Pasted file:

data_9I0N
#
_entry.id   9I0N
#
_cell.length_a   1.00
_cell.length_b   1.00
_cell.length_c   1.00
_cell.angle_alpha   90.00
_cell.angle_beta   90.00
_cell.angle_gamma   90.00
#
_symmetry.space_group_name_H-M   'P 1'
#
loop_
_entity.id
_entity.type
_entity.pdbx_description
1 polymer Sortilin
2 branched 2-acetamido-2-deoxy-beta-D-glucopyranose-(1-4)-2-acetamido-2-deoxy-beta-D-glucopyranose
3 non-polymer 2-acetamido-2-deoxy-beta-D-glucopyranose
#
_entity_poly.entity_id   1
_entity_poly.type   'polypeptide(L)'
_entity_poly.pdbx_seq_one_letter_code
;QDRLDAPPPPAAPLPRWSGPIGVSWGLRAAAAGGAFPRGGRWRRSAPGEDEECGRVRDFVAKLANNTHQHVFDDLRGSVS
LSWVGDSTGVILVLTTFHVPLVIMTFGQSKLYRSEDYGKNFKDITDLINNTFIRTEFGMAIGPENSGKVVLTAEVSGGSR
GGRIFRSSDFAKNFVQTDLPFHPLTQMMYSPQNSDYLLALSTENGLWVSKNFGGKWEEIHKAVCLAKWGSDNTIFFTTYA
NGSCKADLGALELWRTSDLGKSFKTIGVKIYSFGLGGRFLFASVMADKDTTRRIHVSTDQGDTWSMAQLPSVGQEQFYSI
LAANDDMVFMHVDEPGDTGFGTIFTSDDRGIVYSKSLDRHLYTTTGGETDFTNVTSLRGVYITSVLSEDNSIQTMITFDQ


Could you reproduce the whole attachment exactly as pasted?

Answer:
data_9I0N
#
_entry.id   9I0N
#
_cell.length_a   1.00
_cell.length_b   1.00
_cell.length_c   1.00
_cell.angle_alpha   90.00
_cell.angle_beta   90.00
_cell.angle_gamma   90.00
#
_symmetry.space_group_name_H-M   'P 1'
#
loop_
_entity.id
_entity.type
_entity.pdbx_description
1 polymer Sortilin
2 branched 2-acetamido-2-deoxy-beta-D-glucopyranose-(1-4)-2-acetamido-2-deoxy-beta-D-glucopyranose
3 non-polymer 2-acetamido-2-deoxy-beta-D-glucopyranose
#
_entity_poly.entity_id   1
_entity_poly.type   'polypeptide(L)'
_entity_poly.pdbx_seq_one_letter_code
;QDRLDAPPPPAAPLPRWSGPIGVSWGLRAAAAGGAFPRGGRWRRSAPGEDEECGRVRDFVAKLANNTHQHVFDDLRGSVS
LSWVGDSTGVILVLTTFHVPLVIMTFGQSKLYRSEDYGKNFKDITDLINNTFIRTEFGMAIGPENSGKVVLTAEVSGGSR
GGRIFRSSDFAKNFVQTDLPFHPLTQMMYSPQNSDYLLALSTENGLWVSKNFGGKWEEIHKAVCLAKWGSDNTIFFTTYA
NGSCKADLGALELWRTSDLGKSFKTIGVKIYSFGLGGRFLFASVMADKDTTRRIHVSTDQGDTWSMAQLPSVGQEQFYSI
LAANDDMVFMHVDEPGDTGFGTIFTSDDRGIVYSKSLDRHLYTTTGGETDFTNVTSLRGVYITSVLSEDNSIQTMITFDQ